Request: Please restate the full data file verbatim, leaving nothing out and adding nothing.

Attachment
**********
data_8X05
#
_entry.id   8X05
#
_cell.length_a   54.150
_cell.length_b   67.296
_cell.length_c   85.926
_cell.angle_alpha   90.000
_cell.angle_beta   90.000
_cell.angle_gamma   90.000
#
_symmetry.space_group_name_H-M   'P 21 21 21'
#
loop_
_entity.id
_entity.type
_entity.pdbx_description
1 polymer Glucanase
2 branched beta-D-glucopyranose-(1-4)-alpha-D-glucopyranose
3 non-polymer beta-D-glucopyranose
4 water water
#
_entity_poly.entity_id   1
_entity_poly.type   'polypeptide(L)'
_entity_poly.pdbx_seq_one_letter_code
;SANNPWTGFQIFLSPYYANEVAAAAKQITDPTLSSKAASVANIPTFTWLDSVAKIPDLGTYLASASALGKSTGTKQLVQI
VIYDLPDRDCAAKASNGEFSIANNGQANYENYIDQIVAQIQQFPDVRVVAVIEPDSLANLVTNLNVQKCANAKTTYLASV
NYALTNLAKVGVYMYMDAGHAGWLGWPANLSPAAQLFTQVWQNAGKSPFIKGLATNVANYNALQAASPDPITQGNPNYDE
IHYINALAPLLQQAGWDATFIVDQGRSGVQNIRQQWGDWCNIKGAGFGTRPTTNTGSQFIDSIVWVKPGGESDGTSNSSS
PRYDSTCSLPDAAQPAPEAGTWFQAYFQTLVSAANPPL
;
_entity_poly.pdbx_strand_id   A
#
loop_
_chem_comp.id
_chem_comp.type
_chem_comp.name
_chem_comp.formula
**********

data_8X05
#
_entry.id   8X05
#
_cell.length_a   54.150
_cell.length_b   67.296
_cell.length_c   85.926
_cell.angle_alpha   90.000
_cell.angle_beta   90.000
_cell.angle_gamma   90.000
#
_symmetry.space_group_name_H-M   'P 21 21 21'
#
loop_
_entity.id
_entity.type
_entity.pdbx_description
1 polymer Glucanase
2 branched beta-D-glucopyranose-(1-4)-alpha-D-glucopyranose
3 non-polymer beta-D-glucopyranose
4 water water
#
_entity_poly.entity_id   1
_entity_poly.type   'polypeptide(L)'
_entity_poly.pdbx_seq_one_letter_code
;SANNPWTGFQIFLSPYYANEVAAAAKQITDPTLSSKAASVANIPTFTWLDSVAKIPDLGTYLASASALGKSTGTKQLVQI
VIYDLPDRDCAAKASNGEFSIANNGQANYENYIDQIVAQIQQFPDVRVVAVIEPDSLANLVTNLNVQKCANAKTTYLASV
NYALTNLAKVGVYMYMDAGHAGWLGWPANLSPAAQLFTQVWQNAGKSPFIKGLATNVANYNALQAASPDPITQGNPNYDE
IHYINALAPLLQQAGWDATFIVDQGRSGVQNIRQQWGDWCNIKGAGFGTRPTTNTGSQFIDSIVWVKPGGESDGTSNSSS
PRYDSTCSLPDAAQPAPEAGTWFQAYFQTLVSAANPPL
;
_entity_poly.pdbx_strand_id   A
#
loop_
_chem_comp.id
_chem_comp.type
_chem_comp.name
_chem_comp.formula